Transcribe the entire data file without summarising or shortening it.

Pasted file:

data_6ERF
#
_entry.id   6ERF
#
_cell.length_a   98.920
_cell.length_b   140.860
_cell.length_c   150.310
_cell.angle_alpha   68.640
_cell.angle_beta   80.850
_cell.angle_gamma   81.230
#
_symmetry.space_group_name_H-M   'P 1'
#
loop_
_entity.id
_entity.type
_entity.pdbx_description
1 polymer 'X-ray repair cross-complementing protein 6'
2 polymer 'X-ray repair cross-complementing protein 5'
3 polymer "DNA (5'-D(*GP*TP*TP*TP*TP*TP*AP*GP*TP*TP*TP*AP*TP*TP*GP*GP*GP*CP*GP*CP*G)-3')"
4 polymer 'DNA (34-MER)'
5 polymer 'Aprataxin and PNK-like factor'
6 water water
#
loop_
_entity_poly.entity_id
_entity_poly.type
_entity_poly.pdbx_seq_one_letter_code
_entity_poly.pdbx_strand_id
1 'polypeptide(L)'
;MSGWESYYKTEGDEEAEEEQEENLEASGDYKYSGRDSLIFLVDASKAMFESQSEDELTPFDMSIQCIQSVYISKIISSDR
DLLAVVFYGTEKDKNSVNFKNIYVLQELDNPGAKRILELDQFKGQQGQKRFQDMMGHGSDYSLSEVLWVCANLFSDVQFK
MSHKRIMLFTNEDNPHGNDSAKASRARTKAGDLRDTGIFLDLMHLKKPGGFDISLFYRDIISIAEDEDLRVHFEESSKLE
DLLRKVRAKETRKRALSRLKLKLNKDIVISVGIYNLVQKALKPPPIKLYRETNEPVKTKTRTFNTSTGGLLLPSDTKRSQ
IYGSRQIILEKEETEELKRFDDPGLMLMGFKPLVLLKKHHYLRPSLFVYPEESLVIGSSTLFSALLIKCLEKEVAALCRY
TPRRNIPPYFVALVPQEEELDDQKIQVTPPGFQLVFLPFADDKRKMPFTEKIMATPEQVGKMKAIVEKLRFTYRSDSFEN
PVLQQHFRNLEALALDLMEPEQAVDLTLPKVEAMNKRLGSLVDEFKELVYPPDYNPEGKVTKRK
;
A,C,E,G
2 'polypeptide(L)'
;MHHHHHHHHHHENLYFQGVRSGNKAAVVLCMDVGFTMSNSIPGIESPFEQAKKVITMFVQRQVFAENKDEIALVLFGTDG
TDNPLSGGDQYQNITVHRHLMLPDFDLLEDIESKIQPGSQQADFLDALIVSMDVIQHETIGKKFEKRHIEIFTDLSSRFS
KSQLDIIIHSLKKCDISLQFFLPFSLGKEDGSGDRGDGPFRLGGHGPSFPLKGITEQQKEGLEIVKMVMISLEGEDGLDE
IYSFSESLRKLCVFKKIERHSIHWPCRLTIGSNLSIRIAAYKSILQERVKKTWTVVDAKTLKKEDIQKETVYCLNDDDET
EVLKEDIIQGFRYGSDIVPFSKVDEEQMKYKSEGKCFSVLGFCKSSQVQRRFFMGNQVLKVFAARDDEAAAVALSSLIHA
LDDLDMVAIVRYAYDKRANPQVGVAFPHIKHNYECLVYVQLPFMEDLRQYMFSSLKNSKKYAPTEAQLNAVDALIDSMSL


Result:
data_6ERF
#
_entry.id   6ERF
#
_cell.length_a   98.920
_cell.length_b   140.860
_cell.length_c   150.310
_cell.angle_alpha   68.640
_cell.angle_beta   80.850
_cell.angle_gamma   81.230
#
_symmetry.space_group_name_H-M   'P 1'
#
loop_
_entity.id
_entity.type
_entity.pdbx_description
1 polymer 'X-ray repair cross-complementing protein 6'
2 polymer 'X-ray repair cross-complementing protein 5'
3 polymer "DNA (5'-D(*GP*TP*TP*TP*TP*TP*AP*GP*TP*TP*TP*AP*TP*TP*GP*GP*GP*CP*GP*CP*G)-3')"
4 polymer 'DNA (34-MER)'
5 polymer 'Aprataxin and PNK-like factor'
6 water water
#
loop_
_entity_poly.entity_id
_entity_poly.type
_entity_poly.pdbx_seq_one_letter_code
_entity_poly.pdbx_strand_id
1 'polypeptide(L)'
;MSGWESYYKTEGDEEAEEEQEENLEASGDYKYSGRDSLIFLVDASKAMFESQSEDELTPFDMSIQCIQSVYISKIISSDR
DLLAVVFYGTEKDKNSVNFKNIYVLQELDNPGAKRILELDQFKGQQGQKRFQDMMGHGSDYSLSEVLWVCANLFSDVQFK
MSHKRIMLFTNEDNPHGNDSAKASRARTKAGDLRDTGIFLDLMHLKKPGGFDISLFYRDIISIAEDEDLRVHFEESSKLE
DLLRKVRAKETRKRALSRLKLKLNKDIVISVGIYNLVQKALKPPPIKLYRETNEPVKTKTRTFNTSTGGLLLPSDTKRSQ
IYGSRQIILEKEETEELKRFDDPGLMLMGFKPLVLLKKHHYLRPSLFVYPEESLVIGSSTLFSALLIKCLEKEVAALCRY
TPRRNIPPYFVALVPQEEELDDQKIQVTPPGFQLVFLPFADDKRKMPFTEKIMATPEQVGKMKAIVEKLRFTYRSDSFEN
PVLQQHFRNLEALALDLMEPEQAVDLTLPKVEAMNKRLGSLVDEFKELVYPPDYNPEGKVTKRK
;
A,C,E,G
2 'polypeptide(L)'
;MHHHHHHHHHHENLYFQGVRSGNKAAVVLCMDVGFTMSNSIPGIESPFEQAKKVITMFVQRQVFAENKDEIALVLFGTDG
TDNPLSGGDQYQNITVHRHLMLPDFDLLEDIESKIQPGSQQADFLDALIVSMDVIQHETIGKKFEKRHIEIFTDLSSRFS
KSQLDIIIHSLKKCDISLQFFLPFSLGKEDGSGDRGDGPFRLGGHGPSFPLKGITEQQKEGLEIVKMVMISLEGEDGLDE
IYSFSESLRKLCVFKKIERHSIHWPCRLTIGSNLSIRIAAYKSILQERVKKTWTVVDAKTLKKEDIQKETVYCLNDDDET
EVLKEDIIQGFRYGSDIVPFSKVDEEQMKYKSEGKCFSVLGFCKSSQVQRRFFMGNQVLKVFAARDDEAAAVALSSLIHA
LDDLDMVAIVRYAYDKRANPQVGVAFPHIKHNYECLVYVQLPFMEDLRQYMFSSLKNSKKYAPTEAQLNAVDALIDSMSL